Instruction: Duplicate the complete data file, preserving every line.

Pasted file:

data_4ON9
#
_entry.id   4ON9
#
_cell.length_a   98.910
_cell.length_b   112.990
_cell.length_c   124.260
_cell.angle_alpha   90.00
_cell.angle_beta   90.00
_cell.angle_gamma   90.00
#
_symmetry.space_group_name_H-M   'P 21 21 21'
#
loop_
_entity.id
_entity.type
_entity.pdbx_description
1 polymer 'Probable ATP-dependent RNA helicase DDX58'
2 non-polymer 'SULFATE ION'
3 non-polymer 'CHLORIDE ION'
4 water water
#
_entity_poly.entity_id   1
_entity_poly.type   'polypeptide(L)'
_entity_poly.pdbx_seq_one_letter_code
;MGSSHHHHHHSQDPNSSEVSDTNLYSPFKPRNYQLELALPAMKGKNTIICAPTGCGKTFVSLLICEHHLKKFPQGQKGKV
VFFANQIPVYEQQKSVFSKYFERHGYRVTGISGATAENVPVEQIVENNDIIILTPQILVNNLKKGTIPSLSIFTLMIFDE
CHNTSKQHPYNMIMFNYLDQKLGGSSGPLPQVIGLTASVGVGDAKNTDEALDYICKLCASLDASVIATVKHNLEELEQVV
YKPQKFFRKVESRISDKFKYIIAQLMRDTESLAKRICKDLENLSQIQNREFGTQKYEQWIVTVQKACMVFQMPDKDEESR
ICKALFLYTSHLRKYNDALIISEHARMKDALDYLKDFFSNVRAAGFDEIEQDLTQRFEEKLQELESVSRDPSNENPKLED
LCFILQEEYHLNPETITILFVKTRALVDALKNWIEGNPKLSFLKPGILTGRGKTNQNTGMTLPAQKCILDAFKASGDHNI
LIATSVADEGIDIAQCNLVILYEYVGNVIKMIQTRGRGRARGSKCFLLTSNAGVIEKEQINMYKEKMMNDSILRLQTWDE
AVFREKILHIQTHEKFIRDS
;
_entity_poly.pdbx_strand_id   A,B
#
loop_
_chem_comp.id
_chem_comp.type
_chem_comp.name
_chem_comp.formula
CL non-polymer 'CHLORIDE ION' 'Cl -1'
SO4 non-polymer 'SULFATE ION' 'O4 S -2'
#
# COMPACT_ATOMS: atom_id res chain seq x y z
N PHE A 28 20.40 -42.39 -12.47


data_4ON9
#
_entry.id   4ON9
#
_cell.length_a   98.910
_cell.length_b   112.990
_cell.length_c   124.260
_cell.angle_alpha   90.00
_cell.angle_beta   90.00
_cell.angle_gamma   90.00
#
_symmetry.space_group_name_H-M   'P 21 21 21'
#
loop_
_entity.id
_entity.type
_entity.pdbx_description
1 polymer 'Probable ATP-dependent RNA helicase DDX58'
2 non-polymer 'SULFATE ION'
3 non-polymer 'CHLORIDE ION'
4 water water
#
_entity_poly.entity_id   1
_entity_poly.type   'polypeptide(L)'
_entity_poly.pdbx_seq_one_letter_code
;MGSSHHHHHHSQDPNSSEVSDTNLYSPFKPRNYQLELALPAMKGKNTIICAPTGCGKTFVSLLICEHHLKKFPQGQKGKV
VFFANQIPVYEQQKSVFSKYFERHGYRVTGISGATAENVPVEQIVENNDIIILTPQILVNNLKKGTIPSLSIFTLMIFDE
CHNTSKQHPYNMIMFNYLDQKLGGSSGPLPQVIGLTASVGVGDAKNTDEALDYICKLCASLDASVIATVKHNLEELEQVV
YKPQKFFRKVESRISDKFKYIIAQLMRDTESLAKRICKDLENLSQIQNREFGTQKYEQWIVTVQKACMVFQMPDKDEESR
ICKALFLYTSHLRKYNDALIISEHARMKDALDYLKDFFSNVRAAGFDEIEQDLTQRFEEKLQELESVSRDPSNENPKLED
LCFILQEEYHLNPETITILFVKTRALVDALKNWIEGNPKLSFLKPGILTGRGKTNQNTGMTLPAQKCILDAFKASGDHNI
LIATSVADEGIDIAQCNLVILYEYVGNVIKMIQTRGRGRARGSKCFLLTSNAGVIEKEQINMYKEKMMNDSILRLQTWDE
AVFREKILHIQTHEKFIRDS
;
_entity_poly.pdbx_strand_id   A,B
#
loop_
_chem_comp.id
_chem_comp.type
_chem_comp.name
_chem_comp.formula
CL non-polymer 'CHLORIDE ION' 'Cl -1'
SO4 non-polymer 'SULFATE ION' 'O4 S -2'
#
# COMPACT_ATOMS: atom_id res chain seq x y z
N PHE A 28 20.40 -42.39 -12.47